Clotho: the success of 2015's Low Carbon Entrepreneur winners
Friday, 11 September 2015
Vivien Tang is the Co-Founder of Clotho, a sustainable fashion business that won last year's Low Carbon Entrepreneur competition. We caught up with her to find out how she and Co-Founder Caroline came up with the idea and what they've been up to since the competition ended.
This story begins six months ago, when we founded our sustainable fashion business – Clotho London. On our graduation day we twitched with excitement in our seats as our phones buzzed. Each buzz an alert about another customer, another sign that we were on the right track, not as crazy as my mum said we were, and that we couldn’t turn back now.
Or perhaps this story actually begins five years ago when I met my Co-Founder Caroline during our first week at Imperial College. We studied chemistry together, becoming lab partners and best friends. We’re both very different, but we share a tendency to daydream with lots of enthusiasm. After our finals, we caught up one afternoon in the late summer sunshine and plotted ways to save the world, reject perfectly sensible jobs and keep spending all our time together – all at once.
I was wearing one of Caroline’s old dresses that afternoon – she’d given it to me during a holiday when I dramatically refused to go out as I had ‘nothing to wear’. This dress was the seed from which our business grew: we thought that there must be lots of people like Caroline who had clothes they no longer wanted, and many people like me who were just dying to get their hands on these items.
Our solution? A clothing exchange. We collect unwanted clothing from our customers, and give them discounts on prices in our online shop where we sell vintage and second hand clothing. By joining the Clotho exchange, customers can shop in a way that’s sustainable and affordable.
We set ourselves a one month deadline to launch Clotho. Armed with iPads, we hit the streets of London talking to stylish girls and signing them up for the Clotho pilot. It was harder than we imagined, but we stuck at it and managed to get a list of just over 500 people by the end of the week. After calling everyone, we picked a group of 50 who were available in the next few days to take part in our pilot and began collecting their unwanted items.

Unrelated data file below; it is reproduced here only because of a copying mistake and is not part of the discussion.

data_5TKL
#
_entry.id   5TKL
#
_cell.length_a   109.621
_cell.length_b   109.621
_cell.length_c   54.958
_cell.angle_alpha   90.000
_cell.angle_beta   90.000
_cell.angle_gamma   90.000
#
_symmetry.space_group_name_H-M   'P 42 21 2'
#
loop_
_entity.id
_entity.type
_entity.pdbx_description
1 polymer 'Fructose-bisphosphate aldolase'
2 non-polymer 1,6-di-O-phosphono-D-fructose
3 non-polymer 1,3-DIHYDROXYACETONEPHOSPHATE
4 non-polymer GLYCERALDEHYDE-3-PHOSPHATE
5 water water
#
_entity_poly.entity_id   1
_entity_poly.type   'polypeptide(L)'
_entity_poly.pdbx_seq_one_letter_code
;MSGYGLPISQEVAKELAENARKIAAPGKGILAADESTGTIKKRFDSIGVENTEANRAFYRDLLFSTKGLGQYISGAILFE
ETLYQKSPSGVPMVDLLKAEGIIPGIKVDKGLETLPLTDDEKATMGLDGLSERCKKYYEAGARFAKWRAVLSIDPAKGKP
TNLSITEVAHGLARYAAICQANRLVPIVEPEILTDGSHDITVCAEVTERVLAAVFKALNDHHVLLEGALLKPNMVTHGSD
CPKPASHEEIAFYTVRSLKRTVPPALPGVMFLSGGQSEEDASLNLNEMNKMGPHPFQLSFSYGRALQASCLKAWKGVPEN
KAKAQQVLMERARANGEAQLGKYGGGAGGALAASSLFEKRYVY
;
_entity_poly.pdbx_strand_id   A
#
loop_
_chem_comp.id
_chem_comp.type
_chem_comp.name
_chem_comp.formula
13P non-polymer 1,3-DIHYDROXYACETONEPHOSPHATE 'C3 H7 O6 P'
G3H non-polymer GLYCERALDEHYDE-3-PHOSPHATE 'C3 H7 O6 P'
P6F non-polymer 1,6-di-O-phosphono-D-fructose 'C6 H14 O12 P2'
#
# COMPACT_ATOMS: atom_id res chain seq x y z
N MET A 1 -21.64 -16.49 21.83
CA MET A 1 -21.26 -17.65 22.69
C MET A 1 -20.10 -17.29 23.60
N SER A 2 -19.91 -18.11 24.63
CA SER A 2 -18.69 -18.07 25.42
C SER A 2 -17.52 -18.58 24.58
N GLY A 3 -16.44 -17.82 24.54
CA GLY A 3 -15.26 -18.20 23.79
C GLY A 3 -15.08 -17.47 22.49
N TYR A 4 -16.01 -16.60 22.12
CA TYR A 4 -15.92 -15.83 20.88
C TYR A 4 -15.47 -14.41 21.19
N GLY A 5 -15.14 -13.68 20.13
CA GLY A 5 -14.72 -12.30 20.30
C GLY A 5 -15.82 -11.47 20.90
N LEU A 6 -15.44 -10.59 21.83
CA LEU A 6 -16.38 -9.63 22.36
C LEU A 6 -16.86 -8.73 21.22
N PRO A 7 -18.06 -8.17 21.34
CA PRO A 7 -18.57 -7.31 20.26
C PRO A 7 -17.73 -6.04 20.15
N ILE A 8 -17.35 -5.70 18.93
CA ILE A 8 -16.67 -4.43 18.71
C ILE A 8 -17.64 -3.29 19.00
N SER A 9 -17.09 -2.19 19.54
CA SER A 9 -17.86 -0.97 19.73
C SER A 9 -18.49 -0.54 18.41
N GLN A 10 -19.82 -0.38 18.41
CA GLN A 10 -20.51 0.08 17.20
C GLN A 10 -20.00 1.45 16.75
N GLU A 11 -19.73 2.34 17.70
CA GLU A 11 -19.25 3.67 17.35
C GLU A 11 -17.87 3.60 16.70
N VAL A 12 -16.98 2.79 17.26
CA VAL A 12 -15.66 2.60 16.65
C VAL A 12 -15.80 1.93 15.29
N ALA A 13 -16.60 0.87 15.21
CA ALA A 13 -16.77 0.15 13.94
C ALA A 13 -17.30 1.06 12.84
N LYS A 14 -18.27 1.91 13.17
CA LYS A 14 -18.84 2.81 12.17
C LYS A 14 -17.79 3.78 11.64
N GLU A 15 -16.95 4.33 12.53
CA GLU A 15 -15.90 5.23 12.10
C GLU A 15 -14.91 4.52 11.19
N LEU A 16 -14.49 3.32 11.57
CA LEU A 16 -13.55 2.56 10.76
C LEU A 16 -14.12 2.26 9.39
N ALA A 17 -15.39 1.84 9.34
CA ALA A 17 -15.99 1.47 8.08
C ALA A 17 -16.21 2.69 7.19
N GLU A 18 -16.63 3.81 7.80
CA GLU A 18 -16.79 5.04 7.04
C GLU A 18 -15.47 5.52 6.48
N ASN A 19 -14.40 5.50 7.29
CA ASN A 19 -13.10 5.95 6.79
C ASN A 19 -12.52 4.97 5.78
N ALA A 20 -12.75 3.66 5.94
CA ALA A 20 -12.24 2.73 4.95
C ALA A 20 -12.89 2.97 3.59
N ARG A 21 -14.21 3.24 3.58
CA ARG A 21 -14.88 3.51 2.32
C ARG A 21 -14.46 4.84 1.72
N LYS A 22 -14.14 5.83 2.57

My bedroom became a photography studio by taping white paper to the floor, and we took it in turns to model the clothes and take photos. As we uploaded all our products to the shop, we held our breath - it was our big moment to see if customers would actually spend money for our service. To our delight, within seconds girls started to buy items. And so we carried on.
We’ve since moved Clotho from my bedroom to a converted railway arch in London Bridge (at Sustainable Bridges, a hub for fellow green entrepreneurs). Our team has multiplied to include several wonderful fashion interns who help us run our growing business. A big highlight for us was winning start up funding from the Mayor of London’s Low Carbon Entrepreneur Award, and meeting Boris Johnson of course! He’s promised to give us some of his old suits - watch this space as we brainstorm creative ways of upcycling them into couture gowns.
One of the best things about running your own business is that if you want to do something, then it’s completely in your power to make it happen. Caroline and I recently saw another idea of ours come to life - we organised a ‘Clothes Hackathon’ for Fashion Revolution Day. Hackathons are usually events where software developers take apart computers, lines of code or data sets, and rebuild them into something better. We changed it a bit and threw some designers and sewing machines into a room with all the broken items donated to Clotho to see if we could create beautiful new pieces. Et voila:
So that’s our story so far. We want to change the way everyone shops forever. Our dream is to save the planet one dress at a time, and we intend to continue having a great time doing it.